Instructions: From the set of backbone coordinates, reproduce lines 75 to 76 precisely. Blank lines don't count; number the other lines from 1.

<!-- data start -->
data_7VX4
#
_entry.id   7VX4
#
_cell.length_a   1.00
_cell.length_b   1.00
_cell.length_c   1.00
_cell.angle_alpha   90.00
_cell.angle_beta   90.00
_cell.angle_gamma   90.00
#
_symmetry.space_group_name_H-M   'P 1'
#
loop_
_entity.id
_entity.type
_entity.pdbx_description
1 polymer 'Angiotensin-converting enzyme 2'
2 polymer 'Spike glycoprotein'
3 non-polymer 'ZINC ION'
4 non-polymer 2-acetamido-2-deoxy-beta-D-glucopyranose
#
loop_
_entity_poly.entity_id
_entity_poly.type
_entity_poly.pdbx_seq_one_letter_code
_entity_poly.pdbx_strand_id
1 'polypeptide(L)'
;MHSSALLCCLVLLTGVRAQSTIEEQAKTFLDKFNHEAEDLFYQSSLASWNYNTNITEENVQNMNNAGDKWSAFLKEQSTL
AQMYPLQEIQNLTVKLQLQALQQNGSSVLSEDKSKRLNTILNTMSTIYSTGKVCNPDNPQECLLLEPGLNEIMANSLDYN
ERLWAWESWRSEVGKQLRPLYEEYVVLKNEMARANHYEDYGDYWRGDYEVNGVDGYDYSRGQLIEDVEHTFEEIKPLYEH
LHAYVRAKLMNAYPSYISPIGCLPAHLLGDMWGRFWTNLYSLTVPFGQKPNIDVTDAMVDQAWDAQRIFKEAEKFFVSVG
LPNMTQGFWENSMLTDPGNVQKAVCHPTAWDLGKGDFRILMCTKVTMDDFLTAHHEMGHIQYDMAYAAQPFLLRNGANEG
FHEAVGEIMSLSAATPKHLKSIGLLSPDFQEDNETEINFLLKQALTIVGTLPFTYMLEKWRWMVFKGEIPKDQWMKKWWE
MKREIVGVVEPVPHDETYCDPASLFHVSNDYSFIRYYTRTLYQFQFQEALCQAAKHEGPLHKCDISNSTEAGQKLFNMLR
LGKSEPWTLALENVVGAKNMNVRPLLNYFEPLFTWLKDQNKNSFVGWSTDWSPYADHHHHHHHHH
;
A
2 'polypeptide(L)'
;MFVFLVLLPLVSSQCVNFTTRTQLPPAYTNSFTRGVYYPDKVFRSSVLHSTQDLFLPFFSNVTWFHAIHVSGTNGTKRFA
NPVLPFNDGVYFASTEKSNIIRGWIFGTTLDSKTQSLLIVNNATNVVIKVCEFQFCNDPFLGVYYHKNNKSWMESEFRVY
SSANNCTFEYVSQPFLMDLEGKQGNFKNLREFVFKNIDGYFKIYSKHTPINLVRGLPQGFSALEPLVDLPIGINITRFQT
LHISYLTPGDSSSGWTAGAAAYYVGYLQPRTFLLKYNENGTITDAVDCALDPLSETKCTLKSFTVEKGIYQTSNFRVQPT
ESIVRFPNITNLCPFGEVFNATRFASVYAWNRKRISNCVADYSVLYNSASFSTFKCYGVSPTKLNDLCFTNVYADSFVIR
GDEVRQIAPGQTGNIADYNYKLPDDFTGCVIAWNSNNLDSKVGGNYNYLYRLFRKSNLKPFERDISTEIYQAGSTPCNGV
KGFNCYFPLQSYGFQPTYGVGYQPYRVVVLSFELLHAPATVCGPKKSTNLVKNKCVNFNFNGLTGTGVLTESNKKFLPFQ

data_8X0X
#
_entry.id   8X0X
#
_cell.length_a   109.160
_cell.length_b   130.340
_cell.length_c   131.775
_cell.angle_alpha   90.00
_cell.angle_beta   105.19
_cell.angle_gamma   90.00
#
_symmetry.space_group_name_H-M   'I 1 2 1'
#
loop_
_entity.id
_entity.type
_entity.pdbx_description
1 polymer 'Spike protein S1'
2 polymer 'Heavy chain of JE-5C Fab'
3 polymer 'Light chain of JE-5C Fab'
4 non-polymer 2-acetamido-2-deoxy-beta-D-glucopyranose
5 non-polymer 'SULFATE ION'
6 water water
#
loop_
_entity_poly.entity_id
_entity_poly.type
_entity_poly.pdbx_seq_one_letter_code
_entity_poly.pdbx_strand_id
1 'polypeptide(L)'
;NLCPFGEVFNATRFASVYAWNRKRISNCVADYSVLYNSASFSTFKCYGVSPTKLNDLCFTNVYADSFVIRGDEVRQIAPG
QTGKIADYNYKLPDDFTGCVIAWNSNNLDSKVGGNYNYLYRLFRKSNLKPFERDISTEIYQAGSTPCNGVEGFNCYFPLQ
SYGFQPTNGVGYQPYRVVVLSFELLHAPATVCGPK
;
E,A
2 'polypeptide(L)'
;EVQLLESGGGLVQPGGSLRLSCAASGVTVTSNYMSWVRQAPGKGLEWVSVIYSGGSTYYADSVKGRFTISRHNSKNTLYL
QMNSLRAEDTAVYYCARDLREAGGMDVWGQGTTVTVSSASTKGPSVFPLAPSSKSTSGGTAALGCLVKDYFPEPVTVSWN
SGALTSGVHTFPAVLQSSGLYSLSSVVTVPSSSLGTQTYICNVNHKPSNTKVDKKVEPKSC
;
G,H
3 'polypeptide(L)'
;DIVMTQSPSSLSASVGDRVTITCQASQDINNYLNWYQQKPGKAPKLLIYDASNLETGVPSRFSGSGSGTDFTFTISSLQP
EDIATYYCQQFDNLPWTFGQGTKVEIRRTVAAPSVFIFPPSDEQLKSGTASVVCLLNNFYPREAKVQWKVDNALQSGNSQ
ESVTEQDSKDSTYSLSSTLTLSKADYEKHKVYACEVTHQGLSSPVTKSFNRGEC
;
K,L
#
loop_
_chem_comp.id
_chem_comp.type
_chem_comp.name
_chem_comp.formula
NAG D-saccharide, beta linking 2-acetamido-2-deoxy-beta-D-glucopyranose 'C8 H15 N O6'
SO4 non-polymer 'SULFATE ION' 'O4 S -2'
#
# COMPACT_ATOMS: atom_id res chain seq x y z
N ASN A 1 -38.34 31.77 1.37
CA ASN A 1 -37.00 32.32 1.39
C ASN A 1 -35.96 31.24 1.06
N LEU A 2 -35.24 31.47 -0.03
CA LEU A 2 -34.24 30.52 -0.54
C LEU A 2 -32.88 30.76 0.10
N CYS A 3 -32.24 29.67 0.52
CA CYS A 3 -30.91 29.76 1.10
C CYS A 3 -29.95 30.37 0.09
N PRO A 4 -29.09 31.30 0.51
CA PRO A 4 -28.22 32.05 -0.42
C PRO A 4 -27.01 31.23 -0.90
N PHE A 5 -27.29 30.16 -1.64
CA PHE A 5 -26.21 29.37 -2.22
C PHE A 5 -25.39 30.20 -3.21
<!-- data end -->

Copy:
_entity_poly.pdbx_strand_id
1 'polypeptide(L)'